And let’s not forget – the lofts, which today house very few, were once workers’ homes for many. What a morbid reality we live in – where our friends are criminalized for their homelessness even as homelessness is created by the rulers. What an untenable situation: where our migrant friends are disproportionately affected by the inhumanity of gentrification, homelessness, and evictions.

For too long, our labour has been exploited, our voices ignored, our communities murdered. For too long our bodies and our livelihoods have been criminalized in order to maintain the apparatus of exploitation of capitalism through ever new forms of imperialism.

It is our survival and the legacy of our struggles that sustain hope for a better world!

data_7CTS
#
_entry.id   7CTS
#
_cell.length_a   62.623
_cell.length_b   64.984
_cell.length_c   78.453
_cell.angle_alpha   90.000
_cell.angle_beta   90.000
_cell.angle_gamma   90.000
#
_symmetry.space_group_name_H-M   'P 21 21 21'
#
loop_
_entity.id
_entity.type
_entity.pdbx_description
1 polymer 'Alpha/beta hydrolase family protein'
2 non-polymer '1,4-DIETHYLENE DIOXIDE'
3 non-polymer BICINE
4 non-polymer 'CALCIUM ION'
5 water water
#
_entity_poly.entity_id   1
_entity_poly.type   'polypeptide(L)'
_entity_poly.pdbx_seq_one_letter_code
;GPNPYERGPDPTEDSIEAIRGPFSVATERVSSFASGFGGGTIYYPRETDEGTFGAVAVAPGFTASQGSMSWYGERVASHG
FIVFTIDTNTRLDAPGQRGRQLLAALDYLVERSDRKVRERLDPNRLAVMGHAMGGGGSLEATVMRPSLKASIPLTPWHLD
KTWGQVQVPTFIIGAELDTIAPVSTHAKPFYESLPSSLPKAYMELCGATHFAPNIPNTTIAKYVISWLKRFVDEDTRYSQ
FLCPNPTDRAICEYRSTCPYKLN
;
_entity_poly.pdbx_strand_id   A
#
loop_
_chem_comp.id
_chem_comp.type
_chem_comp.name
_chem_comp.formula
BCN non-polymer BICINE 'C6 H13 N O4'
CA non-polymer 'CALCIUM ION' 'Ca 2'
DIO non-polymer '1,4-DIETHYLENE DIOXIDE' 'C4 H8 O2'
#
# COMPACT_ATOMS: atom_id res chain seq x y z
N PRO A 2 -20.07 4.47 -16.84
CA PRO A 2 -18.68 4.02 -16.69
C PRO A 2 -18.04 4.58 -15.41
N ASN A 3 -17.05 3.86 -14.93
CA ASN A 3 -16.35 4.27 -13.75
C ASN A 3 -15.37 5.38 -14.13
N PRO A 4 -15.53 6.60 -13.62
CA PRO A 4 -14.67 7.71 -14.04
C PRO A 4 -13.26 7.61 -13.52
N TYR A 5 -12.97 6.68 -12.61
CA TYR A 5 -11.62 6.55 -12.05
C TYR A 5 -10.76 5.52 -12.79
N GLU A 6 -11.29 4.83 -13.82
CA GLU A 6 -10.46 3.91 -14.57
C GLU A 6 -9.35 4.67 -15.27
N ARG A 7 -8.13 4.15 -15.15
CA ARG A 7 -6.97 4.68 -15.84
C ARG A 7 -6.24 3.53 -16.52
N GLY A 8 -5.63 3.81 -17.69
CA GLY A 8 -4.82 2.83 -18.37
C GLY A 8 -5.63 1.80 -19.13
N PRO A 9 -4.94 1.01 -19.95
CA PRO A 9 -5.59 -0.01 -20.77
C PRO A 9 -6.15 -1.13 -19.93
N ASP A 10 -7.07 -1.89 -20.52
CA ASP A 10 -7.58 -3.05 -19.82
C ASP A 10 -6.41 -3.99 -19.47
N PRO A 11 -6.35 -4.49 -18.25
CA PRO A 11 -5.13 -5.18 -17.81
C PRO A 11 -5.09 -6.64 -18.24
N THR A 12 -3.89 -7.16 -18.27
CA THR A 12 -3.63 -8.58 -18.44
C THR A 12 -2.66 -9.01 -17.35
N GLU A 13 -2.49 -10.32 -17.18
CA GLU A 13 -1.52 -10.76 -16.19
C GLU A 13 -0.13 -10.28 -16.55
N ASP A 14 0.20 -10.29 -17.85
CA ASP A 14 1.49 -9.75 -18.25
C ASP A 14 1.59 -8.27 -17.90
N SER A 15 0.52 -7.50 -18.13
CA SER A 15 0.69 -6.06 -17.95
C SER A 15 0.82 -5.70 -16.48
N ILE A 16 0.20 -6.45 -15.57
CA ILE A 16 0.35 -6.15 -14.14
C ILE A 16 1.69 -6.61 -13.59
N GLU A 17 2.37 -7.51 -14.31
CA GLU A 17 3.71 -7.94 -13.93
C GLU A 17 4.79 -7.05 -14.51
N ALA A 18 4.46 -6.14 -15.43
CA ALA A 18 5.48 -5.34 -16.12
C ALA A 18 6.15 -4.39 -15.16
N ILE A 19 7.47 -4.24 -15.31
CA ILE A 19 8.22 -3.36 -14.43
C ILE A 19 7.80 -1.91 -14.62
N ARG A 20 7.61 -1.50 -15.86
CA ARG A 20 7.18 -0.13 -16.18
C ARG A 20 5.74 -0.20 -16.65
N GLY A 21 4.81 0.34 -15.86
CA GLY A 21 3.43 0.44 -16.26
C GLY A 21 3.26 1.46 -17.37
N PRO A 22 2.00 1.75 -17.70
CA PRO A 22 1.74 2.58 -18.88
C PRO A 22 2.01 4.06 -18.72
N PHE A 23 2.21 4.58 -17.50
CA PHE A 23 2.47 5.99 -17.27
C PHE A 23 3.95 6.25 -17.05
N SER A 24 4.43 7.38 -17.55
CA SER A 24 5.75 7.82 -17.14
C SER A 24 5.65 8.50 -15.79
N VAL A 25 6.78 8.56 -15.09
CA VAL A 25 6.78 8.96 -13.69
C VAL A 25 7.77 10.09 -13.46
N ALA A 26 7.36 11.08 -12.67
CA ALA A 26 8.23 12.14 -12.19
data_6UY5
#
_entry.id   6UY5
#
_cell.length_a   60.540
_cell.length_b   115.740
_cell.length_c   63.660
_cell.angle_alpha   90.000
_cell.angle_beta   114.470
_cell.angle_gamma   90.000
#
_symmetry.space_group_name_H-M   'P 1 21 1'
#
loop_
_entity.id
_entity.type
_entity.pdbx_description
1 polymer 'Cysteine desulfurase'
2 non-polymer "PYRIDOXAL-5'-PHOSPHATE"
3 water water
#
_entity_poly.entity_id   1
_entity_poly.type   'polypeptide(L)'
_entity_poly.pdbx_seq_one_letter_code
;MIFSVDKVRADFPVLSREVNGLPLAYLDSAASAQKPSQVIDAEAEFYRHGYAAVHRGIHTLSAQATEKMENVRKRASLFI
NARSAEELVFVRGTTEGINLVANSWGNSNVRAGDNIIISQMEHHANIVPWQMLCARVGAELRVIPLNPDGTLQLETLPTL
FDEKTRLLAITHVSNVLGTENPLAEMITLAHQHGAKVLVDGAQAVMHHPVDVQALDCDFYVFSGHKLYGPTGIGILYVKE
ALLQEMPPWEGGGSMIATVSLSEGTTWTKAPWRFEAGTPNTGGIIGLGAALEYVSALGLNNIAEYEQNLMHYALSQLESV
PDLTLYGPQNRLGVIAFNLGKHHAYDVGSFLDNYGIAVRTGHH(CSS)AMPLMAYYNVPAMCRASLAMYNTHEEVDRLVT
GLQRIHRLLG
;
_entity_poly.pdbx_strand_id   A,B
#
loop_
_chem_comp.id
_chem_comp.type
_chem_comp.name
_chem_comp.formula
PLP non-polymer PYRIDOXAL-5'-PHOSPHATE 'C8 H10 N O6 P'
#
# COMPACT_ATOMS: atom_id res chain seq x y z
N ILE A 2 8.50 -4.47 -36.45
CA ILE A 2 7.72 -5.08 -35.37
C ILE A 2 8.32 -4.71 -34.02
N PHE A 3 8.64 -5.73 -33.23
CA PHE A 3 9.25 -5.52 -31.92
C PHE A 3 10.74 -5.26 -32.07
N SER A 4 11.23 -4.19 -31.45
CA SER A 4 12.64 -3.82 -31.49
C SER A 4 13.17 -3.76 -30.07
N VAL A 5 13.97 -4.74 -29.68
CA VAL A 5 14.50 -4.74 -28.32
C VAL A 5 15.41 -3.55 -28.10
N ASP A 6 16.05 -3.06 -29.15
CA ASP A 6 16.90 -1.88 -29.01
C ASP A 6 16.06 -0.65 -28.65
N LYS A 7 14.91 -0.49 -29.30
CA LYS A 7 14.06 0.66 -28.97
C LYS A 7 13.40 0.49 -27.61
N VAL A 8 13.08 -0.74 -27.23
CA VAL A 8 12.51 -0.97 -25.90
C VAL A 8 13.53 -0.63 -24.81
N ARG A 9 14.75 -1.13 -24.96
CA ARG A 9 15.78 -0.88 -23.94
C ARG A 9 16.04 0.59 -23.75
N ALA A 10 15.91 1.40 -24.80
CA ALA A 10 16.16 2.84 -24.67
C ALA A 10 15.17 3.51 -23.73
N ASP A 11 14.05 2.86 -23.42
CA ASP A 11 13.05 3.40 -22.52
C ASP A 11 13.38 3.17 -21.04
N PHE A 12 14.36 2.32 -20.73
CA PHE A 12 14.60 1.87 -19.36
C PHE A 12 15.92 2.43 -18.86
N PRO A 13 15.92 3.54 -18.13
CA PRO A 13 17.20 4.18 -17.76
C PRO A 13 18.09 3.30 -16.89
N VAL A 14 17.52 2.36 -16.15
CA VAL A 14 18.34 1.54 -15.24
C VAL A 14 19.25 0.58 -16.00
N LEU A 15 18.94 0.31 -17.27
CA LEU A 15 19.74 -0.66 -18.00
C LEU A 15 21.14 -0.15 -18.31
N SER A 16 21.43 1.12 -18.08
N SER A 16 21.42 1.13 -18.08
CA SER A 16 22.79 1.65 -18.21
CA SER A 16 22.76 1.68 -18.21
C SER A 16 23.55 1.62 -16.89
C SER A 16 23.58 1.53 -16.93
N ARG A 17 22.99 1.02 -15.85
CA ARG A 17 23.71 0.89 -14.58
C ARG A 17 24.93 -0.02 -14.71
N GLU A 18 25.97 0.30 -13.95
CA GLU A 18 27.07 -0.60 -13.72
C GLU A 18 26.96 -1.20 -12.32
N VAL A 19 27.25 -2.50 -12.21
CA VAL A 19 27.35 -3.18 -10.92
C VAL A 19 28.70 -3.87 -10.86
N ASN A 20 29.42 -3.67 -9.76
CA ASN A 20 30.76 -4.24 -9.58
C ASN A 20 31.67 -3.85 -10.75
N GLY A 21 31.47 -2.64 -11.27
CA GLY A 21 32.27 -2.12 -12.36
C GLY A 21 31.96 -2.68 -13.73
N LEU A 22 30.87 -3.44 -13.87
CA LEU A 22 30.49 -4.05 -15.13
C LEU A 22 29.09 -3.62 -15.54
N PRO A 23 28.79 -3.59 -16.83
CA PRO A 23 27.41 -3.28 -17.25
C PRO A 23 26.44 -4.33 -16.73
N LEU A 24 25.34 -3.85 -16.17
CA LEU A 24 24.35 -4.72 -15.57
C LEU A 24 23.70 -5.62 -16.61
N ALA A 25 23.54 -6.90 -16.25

And that’s why we also know what solidarity means; and to whom it belongs! We invite you to set an example together with us on the 1st of May and to continue the tradition of the international and revolutionary struggles of our ancestors and predecessors!

We know that we only have each other and that the foundation of a new world can only be created together. So it’s time to fight, hand in hand: with our neighbours, siblings, children, uncles and aunts, with our migrant comrades and friends on the frontlines. It is their labour that empowers us to lead the class struggle.

We won’t let ourselves be sold what has always been ours. The only ones who will lay claim to anything from now will be us, the exploited workers. And we will reclaim what is ours! Our solidarity with each other, our apartments, our jobs, our society, our communities, our streets! We won’t let our solidarity or our city be captured! Against their system of selling our homes, we will stand up with real, lived solidarity in tenant struggles against rent, and for the expropriation of their real estate companies without compensation!